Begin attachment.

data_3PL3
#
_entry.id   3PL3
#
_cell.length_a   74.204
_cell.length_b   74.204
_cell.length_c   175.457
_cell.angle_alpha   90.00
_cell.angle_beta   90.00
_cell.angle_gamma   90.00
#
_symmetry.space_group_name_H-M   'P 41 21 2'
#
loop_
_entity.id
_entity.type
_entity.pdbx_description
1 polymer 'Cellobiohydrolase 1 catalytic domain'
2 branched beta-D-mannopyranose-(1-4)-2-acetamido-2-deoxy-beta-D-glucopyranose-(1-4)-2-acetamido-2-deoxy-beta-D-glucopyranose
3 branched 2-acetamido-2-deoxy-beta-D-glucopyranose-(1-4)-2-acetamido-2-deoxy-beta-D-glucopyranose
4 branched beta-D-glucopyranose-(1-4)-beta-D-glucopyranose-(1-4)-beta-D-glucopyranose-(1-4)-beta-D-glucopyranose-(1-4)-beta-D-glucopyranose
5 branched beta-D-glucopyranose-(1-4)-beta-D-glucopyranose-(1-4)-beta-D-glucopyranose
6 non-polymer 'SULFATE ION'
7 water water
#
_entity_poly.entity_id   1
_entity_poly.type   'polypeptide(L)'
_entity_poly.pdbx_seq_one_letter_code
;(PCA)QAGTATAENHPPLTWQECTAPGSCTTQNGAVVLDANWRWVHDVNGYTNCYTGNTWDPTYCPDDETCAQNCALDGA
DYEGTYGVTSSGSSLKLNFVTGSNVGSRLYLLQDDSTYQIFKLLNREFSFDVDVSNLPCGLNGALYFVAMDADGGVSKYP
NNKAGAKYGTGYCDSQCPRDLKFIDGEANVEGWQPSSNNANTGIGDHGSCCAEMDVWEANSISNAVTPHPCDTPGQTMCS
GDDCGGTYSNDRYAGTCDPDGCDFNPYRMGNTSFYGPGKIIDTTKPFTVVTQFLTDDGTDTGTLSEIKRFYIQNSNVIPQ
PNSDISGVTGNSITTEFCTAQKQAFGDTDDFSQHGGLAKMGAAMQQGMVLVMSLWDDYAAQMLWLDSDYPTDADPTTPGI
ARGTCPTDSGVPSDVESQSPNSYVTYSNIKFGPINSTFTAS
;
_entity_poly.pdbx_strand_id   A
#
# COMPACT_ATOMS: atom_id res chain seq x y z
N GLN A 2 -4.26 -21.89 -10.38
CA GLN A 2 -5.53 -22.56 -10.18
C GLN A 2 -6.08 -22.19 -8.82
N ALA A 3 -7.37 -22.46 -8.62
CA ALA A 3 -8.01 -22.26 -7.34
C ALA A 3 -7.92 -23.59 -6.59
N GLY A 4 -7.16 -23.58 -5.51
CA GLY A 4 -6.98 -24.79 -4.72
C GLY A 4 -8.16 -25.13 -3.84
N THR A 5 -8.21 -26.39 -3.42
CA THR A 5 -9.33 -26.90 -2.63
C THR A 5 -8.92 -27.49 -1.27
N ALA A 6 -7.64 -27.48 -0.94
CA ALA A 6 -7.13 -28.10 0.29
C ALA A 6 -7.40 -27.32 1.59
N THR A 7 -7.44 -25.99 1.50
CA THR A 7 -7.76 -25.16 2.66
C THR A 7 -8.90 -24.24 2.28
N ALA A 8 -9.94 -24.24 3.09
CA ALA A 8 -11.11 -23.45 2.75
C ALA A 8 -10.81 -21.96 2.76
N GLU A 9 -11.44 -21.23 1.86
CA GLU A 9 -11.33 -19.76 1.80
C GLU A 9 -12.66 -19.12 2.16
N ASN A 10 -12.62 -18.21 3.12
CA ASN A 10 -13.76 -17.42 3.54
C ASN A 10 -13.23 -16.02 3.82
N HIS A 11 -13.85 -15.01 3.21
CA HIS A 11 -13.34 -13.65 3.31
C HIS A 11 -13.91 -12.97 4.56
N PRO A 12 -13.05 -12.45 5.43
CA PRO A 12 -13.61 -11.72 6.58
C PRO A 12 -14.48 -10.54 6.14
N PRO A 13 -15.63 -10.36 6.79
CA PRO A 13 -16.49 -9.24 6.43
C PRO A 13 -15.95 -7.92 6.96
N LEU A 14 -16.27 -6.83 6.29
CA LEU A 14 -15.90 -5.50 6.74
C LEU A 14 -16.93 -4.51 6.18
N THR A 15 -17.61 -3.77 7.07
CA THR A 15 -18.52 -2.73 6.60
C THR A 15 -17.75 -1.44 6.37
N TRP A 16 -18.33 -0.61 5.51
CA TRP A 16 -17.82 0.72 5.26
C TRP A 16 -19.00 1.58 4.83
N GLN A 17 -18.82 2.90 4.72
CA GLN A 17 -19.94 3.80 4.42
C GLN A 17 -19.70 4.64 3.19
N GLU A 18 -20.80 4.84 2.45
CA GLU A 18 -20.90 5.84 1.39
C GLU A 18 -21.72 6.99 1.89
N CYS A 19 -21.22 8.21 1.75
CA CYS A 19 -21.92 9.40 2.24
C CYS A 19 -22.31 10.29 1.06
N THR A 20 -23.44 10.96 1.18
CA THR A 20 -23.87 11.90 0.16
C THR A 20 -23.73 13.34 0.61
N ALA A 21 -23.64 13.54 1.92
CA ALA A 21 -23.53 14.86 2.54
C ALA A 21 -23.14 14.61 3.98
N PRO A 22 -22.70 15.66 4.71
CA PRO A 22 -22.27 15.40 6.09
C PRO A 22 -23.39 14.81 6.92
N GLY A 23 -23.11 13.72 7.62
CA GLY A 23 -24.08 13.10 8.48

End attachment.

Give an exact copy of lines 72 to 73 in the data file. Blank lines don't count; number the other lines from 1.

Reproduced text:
N PRO A 13 -15.63 -10.36 6.79
CA PRO A 13 -16.49 -9.24 6.43